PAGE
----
Why Are We Still Funding Abstinence-Only Sex Ed?
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Since 1992, the federal government has spent close to $1 billion on abstinence-only sex education, despite growing evidence that these ideology-based programs are ineffective in delaying the onset of sexual activity, preventing teen pregnancy and the spread of sexually-transmitted disease among teens. Meanwhile, comprehensive sex education -- the kind where teens are given information about both abstinence and contraceptives -- has received virtually no federal funding.
That's why it was so encouraging when President Obama released his budget earlier this year and the $50 million per year since 1996 that's been devoted to abstinence-only programs was missing. It looked like this ill-conceived emphasis on "Just Say No" sex education had finally ended.
Except it hasn't. It turns out that Senator Orrin Hatch attached $50 million a year for five years into the health care bill; it made the cut to the final version, and funding for abstinence-only sex education has been reborn. It's not clear why the funding stayed in the final legislation -- reports are that it was used as a sweetener to score the votes of socially-conservative Democrats -- but now $250 million is once again available for states that agree to offer only the most restrictive no-sex-before-marriage curriculum.
According to the Department of Health and Human Services, abstinence programs must meet eight criteria ( the so-called A-H criteria) to receive funding, including that they:
• Teach that abstinence from sexual activity is the only certain way to avoid out-of-wedlock pregnancy, sexually transmitted diseases, and other associated health problems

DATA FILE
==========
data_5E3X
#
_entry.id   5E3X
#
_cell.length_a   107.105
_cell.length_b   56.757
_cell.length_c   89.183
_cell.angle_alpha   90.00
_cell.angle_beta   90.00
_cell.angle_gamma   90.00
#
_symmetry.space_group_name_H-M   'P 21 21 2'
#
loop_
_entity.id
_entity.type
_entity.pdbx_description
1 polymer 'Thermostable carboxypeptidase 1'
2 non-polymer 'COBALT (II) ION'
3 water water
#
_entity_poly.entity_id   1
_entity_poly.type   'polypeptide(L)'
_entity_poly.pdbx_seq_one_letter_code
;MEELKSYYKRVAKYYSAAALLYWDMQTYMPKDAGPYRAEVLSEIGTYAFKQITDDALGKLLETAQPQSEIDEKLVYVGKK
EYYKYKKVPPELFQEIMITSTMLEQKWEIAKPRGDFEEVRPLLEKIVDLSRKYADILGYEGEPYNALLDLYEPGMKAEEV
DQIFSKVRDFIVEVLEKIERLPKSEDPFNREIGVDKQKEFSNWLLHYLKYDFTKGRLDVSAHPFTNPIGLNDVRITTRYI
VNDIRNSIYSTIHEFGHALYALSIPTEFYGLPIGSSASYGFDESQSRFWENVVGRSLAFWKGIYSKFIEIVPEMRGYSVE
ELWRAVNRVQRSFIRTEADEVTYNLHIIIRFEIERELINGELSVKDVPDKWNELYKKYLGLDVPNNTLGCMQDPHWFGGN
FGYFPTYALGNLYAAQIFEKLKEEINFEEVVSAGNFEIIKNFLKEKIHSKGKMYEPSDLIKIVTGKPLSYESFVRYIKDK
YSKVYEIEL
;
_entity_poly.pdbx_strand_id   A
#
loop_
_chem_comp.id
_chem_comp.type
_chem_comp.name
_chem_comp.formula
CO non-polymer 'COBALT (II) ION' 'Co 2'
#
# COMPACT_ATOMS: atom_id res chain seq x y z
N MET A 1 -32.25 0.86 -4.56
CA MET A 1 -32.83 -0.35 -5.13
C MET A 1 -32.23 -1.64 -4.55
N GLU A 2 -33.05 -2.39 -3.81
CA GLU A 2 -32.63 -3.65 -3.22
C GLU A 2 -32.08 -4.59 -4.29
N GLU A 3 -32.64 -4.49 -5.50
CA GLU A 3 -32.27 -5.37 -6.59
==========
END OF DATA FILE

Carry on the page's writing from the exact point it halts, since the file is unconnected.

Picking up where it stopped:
• Teach that a mutually faithful, monogamous relationship in the context of marriage is the expected standard of sexual activity
• Teach that sexual activity outside the context of marriage is likely to have harmful psychological and physical effects
To its credit, the health-care bill also allocates (for the first time) $75 million a year for five years for states to provide comprehensive sex education programs. That's good news. But when every penny counts and health officials are making a commitment to evidence-based practice, why are we pumping money into ideology-driven sex education programs that so clearly don't work and may even cause harm?
The emphasis on abstinence-only sex education officially took off in 1996 when funding for such programs was tacked onto then-President Bill Clinton's welfare reform legislation. Also included was a Congressional mandate for a long-term study of abstinence programs to measure how effective they were in impacting teen sexual practices as compared to no sex education at all. In 2007, the authors of this mandated study issued a report with the following conclusion:
"Findings indicate that youth in the program group were no more likely than control group youth to have abstained from sex and, among those who reported having had sex, they had similar numbers of sexual partners and had initiated sex at the same mean age."
More evidence that abstinence-only education doesn't work can be found by looking at the latest statistics on teen childbirth rates. The April 4 issue of the Archives of Pediatric and Adolescent Medicine includes the finding that after 14 years of steadily declining, teenage childbirth rates actually increased in 2006 and 2007. And that follows a full decade of increased emphasis through federal and state funding for abstinence-only sex education programs.
The same alarming rise is seen for sexually-transmitted diseases and HIV. The Centers for Disease Control and Prevention (CDC) estimates that 19 million new STD infections occur every year in this country, with approximately 48 percent of these new infections occurring in young people ages 15 to 24. Yet, this age group represents only 25 percent of the sexually active population in the United States.